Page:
Terranea Blog

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A Pastry Chef in November

Written by Mark Clear, Assistant Pastry Chef, Terranea Resort

It’s the most wonderful, and stressful, time of the year. Halloween is passed and we need to plan for Christmas.  Thanksgiving may come first, but to many Christmas starts the day after. With the change of seasons come the changing of menus and daily displays.  It’s time to add gallons and gallons of hot apple cider and hot Chocolate to the production list. Putting in orders for pie tins, and fighting suppliers to get quality pumpkin and spices before they give it to our competitors.  Thanksgiving is a very coveted meal, and a second string pumpkin pie will just not do.

All of the staff have now been trained on the new winter menus. The recipes mastered to perfection.  All seven restaurants are satisfied with apple pecan cheesecakes, peppermint bark and rich chocolate bundt cakes.  The gingerbread men have taken over by force.  Then pencil hits paper as we have to draw out our plan for a gingerbread house.  Not a house, but THE house.  Feelings of excitement accompanied by anxiety.   Every year it gets a little bigger, a little taller and it has to be better than last year.  After the plans are made we start making the dough. Rolling out each sheet to the perfect thickness and cutting out all the tiles.  If you don’t do it just right then they will never line up on the house. 

Like all the years past the question comes up, “How many pieces should I cut Chef?”  I have a job that requires me to be good at math.  Let’s see, it’s about six feet tall and four feet wide.  Don’t forget the guest house, the tile floors, and the ceiling tiles.  Let’s see, carry the one, “I’m not sure. Just make the fifty-pound batch, cut them all out and we will see how far that gets us.” Three batches later, I think we have enough.  Royal icing, frosting, glue, and snow are all the same thing.  Just powdered sugar and water.  Simple enough.  You have to make sure you get it just right.  A little too much water and all your tiles slide right off the walls. A little too much sugar and nothing sticks and you can’t feel your hands after piping. A week later you have a house fully covered in thousands of tiles. 

Time for a quick vacation from the gingerbread house.  A lot of my attention has been focused on this house and I have to get up to date on my outlets.  Are the menus still perfected?   Is stock being rotated properly?  Is everything fresh?  Has anyone fallen a bit behind because of the gingerbread house?  Beautiful, we are still a well-oiled machine. A quick tune up and we are off and running again.

Time for the pretty things.  Time to take this drab brown house and make it look as good as it smells.  More pencil to paper. Picking sizes and shapes. We have to make a game plan. Apparently, the hardest part is explaining the image in my head to the staff whose hands have to make it into a reality, keeping each individual's abilities in mind.  Now that our imaginations are on the same page, here it comes again, “How many of each chef?”  I am really good at answering this question normally.  Then I say “four hundred” and I get that look that says “I hate you” but the words I hear are “yes, Chef”.  Step one, make all the pieces out of gingerbread. Step two, decorate all the green frosting and let it dry. Step 3, add lots of color. With about a seven hundred handmade decorations it’s time to decorate the house.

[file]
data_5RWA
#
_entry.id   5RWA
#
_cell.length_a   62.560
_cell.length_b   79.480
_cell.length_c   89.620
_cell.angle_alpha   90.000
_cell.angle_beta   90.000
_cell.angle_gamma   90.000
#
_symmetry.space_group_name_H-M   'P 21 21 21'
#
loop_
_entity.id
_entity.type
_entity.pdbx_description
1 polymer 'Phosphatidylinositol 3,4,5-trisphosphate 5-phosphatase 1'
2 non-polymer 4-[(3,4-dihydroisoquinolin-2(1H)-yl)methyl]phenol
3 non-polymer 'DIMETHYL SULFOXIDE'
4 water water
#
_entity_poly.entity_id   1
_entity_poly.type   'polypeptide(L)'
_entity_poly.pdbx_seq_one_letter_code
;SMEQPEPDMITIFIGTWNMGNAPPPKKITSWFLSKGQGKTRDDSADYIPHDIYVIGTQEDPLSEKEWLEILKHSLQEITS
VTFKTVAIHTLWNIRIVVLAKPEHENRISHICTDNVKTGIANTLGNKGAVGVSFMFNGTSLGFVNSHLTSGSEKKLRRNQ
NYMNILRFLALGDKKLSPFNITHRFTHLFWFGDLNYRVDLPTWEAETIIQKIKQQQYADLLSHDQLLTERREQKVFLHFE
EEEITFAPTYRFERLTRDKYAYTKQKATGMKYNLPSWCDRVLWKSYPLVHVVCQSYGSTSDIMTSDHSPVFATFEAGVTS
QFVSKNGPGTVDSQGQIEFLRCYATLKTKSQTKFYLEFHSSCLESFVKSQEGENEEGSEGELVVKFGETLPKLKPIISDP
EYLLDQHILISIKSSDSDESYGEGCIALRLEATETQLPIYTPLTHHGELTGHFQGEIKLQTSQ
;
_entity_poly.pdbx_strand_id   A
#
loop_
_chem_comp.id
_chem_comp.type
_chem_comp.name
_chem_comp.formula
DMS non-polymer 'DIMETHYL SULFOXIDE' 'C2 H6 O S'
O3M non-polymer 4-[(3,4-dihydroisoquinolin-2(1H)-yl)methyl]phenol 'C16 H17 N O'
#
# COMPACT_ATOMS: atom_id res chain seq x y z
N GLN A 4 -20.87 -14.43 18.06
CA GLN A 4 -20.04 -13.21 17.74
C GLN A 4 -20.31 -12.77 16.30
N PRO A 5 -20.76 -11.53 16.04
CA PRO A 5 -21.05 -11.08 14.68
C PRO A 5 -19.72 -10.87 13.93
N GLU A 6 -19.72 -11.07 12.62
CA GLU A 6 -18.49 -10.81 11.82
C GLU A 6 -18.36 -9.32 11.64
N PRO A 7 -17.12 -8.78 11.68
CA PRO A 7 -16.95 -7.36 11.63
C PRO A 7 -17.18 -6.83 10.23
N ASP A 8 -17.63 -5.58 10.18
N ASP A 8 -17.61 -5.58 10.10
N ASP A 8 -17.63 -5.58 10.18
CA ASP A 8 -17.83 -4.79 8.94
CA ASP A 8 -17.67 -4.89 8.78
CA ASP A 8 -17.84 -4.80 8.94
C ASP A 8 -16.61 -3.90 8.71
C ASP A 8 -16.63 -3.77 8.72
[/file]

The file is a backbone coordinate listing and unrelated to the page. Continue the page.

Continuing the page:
After checking my emails, the fabulous marketing team wants to get involved.  They want pictures and videos and blogs.  I love what I do and when someone offers to take professional pictures of it and their goal is to take that love and help build it in your heart, I have to say yes.  Three days of emails later we have all the details figured out.  It has been decided that we will put all the decorations on in one day, and we can make an awesome timelapse.  I know that a timelapse camera speeds things up in the end, but that was a lot of work that happened in 18 seconds! Watch it here:


The deadline has come.  Everything has gone to plan except that darn model train that won’t go. The backup train is on the way.  The gingerbread house made it onto the display table without catastrophe.  The red ropes are up to keep away all the little (and big) hands away, which never works.  Somewhere in there, Thanksgiving happened and my wife hasn’t left me. It's December first and all I have left to do is make sure that it all stays in one piece for the next month.  Backup decorations are on standby for when the inevitable happens.  You just can’t put up something big, colorful, and edible up without someone getting a taste.  Breath.  The house is done.  Now all you have to do is the fifteen hundred cookies for the tree lighting ceremony in three days.  I have survived another November. Best one yet. 

To make your own Terranea Gingerbread:

1 lb. Butter

1 lb. Sugar, granulated

8 oz. Honey

8 oz. Molasses

2 Eggs

3 lb. Bread Flour

1/4t Salt

1/4t Baking Powder

1/4t Baking Soda

1t Clove, ground

1t Nutmeg, ground

1T Ginger, ground

2T Cinnamon, ground

Cream butter and sugar. Add honey. Add eggs. Add dry ingredients. Bake at 350°F. Makes approx. 30 cookies.


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